If you look at the response they released on Monday, (click on the March 15, 2010 Resolution link of this Wiki), their entire reasoning for rejecting the boycott proposal was based on whether the proposal fulfilled the requirement regarding “proper purpose.” And in over a dozen “Whereas-es” (some multi-part), the organization’s leaders made it clear in no uncertain terms that a boycott does not come close to meeting that threshold.

Needless to say, the boycotters complained that, unlike matters of legality, what constitutes “proper purpose” is undefined, and thus open to the interpretation of the organization’s leaders. But that is exactly why the decision made by the organization is so significant.

In this case, “proper purpose” meant the organization deciding which matters were in the community’s interest and which were not. It meant grappling with the core values of the organization, and determining which issues need to be debated in the context of a cooperatively owned supermarket and which didn’t. It meant looking at the obligations the organization owed not just to its membership at large, but also to the wider world. And in each and every case, the institution explained in clarifying detail why BDS did not belong at the Co-op, and why individual choices (like whether or not to buy Israeli oranges) are best left to individuals, not be subject to a majority vote.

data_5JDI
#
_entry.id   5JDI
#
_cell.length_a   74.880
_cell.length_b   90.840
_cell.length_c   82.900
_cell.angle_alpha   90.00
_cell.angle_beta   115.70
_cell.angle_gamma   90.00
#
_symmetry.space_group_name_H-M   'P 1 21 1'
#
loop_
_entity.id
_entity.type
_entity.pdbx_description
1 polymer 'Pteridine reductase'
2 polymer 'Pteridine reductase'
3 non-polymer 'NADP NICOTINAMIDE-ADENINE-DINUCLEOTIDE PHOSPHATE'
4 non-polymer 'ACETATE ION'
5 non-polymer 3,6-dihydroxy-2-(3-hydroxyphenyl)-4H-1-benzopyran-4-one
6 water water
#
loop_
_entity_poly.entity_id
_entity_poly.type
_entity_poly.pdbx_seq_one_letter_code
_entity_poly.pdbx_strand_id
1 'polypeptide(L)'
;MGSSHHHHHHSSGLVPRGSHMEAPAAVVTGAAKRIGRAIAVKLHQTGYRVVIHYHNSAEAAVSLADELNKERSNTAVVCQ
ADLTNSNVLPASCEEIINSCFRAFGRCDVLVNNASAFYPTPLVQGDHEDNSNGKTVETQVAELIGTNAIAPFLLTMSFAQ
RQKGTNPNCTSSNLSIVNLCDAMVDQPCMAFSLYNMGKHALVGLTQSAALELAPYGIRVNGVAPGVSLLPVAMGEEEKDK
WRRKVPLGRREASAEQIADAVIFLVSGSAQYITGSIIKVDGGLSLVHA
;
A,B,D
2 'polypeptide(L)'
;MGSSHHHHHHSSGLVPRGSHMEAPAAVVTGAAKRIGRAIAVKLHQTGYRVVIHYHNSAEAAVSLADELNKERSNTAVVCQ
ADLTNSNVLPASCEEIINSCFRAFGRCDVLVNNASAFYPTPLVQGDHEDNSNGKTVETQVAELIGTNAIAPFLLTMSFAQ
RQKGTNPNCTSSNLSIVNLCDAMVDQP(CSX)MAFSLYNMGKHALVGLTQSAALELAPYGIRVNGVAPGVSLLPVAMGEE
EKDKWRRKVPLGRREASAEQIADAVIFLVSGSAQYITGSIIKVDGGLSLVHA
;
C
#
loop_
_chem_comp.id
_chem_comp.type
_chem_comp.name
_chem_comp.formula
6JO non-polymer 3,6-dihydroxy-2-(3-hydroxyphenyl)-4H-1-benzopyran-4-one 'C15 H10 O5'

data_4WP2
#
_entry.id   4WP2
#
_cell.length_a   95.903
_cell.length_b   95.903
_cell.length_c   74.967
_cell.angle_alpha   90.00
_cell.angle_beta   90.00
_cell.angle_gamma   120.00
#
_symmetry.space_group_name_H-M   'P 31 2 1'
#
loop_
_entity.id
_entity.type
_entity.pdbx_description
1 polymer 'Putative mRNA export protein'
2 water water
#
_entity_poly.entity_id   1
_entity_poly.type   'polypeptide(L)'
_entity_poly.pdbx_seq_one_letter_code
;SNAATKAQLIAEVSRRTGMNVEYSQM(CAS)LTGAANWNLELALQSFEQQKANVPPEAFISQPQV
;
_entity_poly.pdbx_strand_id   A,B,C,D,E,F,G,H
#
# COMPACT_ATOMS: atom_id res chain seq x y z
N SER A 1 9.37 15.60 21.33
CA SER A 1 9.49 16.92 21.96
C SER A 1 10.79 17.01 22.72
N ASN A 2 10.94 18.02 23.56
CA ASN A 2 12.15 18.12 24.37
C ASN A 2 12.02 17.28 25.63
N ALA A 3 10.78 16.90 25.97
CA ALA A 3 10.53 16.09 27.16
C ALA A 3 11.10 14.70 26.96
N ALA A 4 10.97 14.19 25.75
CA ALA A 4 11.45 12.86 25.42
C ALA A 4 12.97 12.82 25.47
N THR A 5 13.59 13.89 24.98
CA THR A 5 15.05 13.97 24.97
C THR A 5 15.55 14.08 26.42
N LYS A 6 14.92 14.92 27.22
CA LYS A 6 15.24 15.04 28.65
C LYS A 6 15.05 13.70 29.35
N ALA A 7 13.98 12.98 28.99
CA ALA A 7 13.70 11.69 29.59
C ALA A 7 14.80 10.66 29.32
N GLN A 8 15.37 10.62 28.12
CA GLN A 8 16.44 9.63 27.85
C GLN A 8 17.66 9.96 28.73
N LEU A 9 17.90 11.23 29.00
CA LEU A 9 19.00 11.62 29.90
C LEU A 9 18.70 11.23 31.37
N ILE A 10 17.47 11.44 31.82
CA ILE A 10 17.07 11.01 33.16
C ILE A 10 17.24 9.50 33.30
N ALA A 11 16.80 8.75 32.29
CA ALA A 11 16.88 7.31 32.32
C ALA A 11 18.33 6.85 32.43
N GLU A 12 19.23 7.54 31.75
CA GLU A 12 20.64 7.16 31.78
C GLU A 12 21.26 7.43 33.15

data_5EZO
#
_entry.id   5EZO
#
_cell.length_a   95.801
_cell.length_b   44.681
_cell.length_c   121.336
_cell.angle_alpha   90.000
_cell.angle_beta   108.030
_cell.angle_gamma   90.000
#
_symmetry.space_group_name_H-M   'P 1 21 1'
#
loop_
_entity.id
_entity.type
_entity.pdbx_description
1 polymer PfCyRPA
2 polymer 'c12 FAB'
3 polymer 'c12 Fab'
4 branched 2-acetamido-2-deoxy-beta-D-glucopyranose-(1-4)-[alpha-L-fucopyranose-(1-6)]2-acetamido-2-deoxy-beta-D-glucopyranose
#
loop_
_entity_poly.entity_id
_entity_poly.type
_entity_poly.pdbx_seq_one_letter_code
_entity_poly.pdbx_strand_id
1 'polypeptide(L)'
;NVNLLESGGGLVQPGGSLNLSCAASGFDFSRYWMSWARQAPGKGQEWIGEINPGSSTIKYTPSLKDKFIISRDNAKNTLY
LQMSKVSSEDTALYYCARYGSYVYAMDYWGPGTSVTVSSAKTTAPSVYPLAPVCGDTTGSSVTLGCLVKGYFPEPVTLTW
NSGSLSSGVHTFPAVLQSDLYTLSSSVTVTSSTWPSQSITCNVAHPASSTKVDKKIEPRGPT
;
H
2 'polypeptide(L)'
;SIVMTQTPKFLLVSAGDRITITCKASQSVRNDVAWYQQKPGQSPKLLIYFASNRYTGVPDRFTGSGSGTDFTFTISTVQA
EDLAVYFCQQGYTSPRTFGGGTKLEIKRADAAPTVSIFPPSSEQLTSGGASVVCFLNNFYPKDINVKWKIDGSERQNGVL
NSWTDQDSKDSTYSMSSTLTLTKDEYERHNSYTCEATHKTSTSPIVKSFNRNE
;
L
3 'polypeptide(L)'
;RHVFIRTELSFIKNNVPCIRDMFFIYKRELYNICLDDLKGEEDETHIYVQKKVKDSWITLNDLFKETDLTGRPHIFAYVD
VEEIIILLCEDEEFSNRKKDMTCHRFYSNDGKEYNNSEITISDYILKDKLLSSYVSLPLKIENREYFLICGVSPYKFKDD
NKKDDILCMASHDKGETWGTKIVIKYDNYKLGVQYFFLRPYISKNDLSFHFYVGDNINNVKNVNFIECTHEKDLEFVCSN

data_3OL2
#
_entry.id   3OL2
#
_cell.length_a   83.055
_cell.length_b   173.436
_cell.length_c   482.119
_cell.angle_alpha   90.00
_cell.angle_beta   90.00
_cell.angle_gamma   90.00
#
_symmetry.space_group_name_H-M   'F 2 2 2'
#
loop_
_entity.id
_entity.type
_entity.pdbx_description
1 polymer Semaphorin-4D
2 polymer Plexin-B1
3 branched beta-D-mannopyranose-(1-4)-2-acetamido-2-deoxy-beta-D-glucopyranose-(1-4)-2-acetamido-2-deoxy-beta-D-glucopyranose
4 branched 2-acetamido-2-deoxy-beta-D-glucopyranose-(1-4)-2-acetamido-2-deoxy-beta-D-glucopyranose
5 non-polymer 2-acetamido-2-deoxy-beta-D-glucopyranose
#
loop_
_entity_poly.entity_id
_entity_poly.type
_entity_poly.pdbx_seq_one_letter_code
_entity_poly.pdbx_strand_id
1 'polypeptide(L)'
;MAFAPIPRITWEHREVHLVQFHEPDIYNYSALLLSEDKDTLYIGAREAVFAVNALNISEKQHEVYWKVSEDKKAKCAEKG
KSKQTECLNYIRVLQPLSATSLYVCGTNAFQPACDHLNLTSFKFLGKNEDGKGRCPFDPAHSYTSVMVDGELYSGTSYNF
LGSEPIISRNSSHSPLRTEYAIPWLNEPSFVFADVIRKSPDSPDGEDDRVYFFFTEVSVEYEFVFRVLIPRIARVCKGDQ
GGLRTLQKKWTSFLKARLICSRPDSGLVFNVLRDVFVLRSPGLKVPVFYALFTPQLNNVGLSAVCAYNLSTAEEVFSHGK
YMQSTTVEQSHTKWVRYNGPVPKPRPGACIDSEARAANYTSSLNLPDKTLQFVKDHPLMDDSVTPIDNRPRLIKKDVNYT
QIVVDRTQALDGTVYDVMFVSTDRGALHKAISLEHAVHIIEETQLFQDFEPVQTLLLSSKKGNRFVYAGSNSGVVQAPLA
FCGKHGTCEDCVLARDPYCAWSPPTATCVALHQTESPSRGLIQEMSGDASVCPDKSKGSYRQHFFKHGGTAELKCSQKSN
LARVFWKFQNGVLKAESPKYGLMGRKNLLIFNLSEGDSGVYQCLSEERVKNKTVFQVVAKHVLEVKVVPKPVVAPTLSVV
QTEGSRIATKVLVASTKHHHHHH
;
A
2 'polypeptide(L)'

All of this is, needless to say, incomprehensible to those behind the boycott attempt since a lack of propriety (i.e., a willing blindness to what constitutes “proper purpose” for themselves and others) is one of the key weapons of anti-Israel activists, giving them license to insert their political project (under various guises) into all manner of civic organization, regardless of what pain or damage this might cause to the institution they are trying to infiltrate.

But on Monday night, the leadership of the Davis Co-op laid down the law in terms that cannot be interpreted as anything other than a sweeping rejection of BDS.

Does this mean that Davis has suddenly become a hotbed of Zionism? Of course not. Political opinions on the Middle East vary within the Davis community on this and other issues as much as they’ve always done. But in making their decision, the Co-op was not making a statement on the Middle East conflict, but was instead taking a stand (based on their own rights and principles) to not be dragged into that conflict just because a group of single-issue partisans tried to exploit the organization’s openness for their own ends.

No doubt, the BDSers who put so much time and effort into this project saw the Davis Co-op as one of the few institutions in America that might be vulnerable to their boycott calls, and hoped to be able to leverage success there to bring the message generated by this debate to other food co-ops and potentially other food retailers across the country.

And in this one case they were absolutely correct that the message from Davis must travel far and wide, warning similar organizations across the land of what happens to an organization when BDS comes knocking.